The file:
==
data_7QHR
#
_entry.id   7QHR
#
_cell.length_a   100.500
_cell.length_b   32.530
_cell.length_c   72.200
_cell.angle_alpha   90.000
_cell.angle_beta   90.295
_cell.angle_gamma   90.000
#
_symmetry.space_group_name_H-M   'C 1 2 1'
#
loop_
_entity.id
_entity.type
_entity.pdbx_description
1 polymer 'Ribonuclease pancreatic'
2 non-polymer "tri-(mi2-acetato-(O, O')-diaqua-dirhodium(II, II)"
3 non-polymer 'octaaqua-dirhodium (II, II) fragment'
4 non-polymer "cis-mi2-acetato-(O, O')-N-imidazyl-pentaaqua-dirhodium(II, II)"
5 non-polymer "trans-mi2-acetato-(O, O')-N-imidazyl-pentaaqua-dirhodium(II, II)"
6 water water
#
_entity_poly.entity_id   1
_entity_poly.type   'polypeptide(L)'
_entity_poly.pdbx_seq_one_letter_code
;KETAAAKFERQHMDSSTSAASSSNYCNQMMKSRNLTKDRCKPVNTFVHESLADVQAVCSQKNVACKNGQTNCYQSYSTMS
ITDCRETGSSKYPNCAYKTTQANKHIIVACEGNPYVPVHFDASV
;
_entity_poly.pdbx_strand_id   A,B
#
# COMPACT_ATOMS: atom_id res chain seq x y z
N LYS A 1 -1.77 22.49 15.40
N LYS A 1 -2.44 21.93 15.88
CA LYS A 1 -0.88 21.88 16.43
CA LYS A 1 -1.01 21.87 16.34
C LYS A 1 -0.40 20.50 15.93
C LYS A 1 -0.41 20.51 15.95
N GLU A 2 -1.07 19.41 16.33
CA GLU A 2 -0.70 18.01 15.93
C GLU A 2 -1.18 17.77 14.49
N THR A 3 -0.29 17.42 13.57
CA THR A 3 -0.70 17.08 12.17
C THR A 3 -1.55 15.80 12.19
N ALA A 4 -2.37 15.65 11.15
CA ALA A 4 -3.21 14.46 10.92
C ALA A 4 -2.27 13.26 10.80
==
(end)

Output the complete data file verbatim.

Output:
data_7QHR
#
_entry.id   7QHR
#
_cell.length_a   100.500
_cell.length_b   32.530
_cell.length_c   72.200
_cell.angle_alpha   90.000
_cell.angle_beta   90.295
_cell.angle_gamma   90.000
#
_symmetry.space_group_name_H-M   'C 1 2 1'
#
loop_
_entity.id
_entity.type
_entity.pdbx_description
1 polymer 'Ribonuclease pancreatic'
2 non-polymer "tri-(mi2-acetato-(O, O')-diaqua-dirhodium(II, II)"
3 non-polymer 'octaaqua-dirhodium (II, II) fragment'
4 non-polymer "cis-mi2-acetato-(O, O')-N-imidazyl-pentaaqua-dirhodium(II, II)"
5 non-polymer "trans-mi2-acetato-(O, O')-N-imidazyl-pentaaqua-dirhodium(II, II)"
6 water water
#
_entity_poly.entity_id   1
_entity_poly.type   'polypeptide(L)'
_entity_poly.pdbx_seq_one_letter_code
;KETAAAKFERQHMDSSTSAASSSNYCNQMMKSRNLTKDRCKPVNTFVHESLADVQAVCSQKNVACKNGQTNCYQSYSTMS
ITDCRETGSSKYPNCAYKTTQANKHIIVACEGNPYVPVHFDASV
;
_entity_poly.pdbx_strand_id   A,B
#
# COMPACT_ATOMS: atom_id res chain seq x y z
N LYS A 1 -1.77 22.49 15.40
N LYS A 1 -2.44 21.93 15.88
CA LYS A 1 -0.88 21.88 16.43
CA LYS A 1 -1.01 21.87 16.34
C LYS A 1 -0.40 20.50 15.93
C LYS A 1 -0.41 20.51 15.95
N GLU A 2 -1.07 19.41 16.33
CA GLU A 2 -0.70 18.01 15.93
C GLU A 2 -1.18 17.77 14.49
N THR A 3 -0.29 17.42 13.57
CA THR A 3 -0.70 17.08 12.17
C THR A 3 -1.55 15.80 12.19
N ALA A 4 -2.37 15.65 11.15
CA ALA A 4 -3.21 14.46 10.92
C ALA A 4 -2.27 13.26 10.80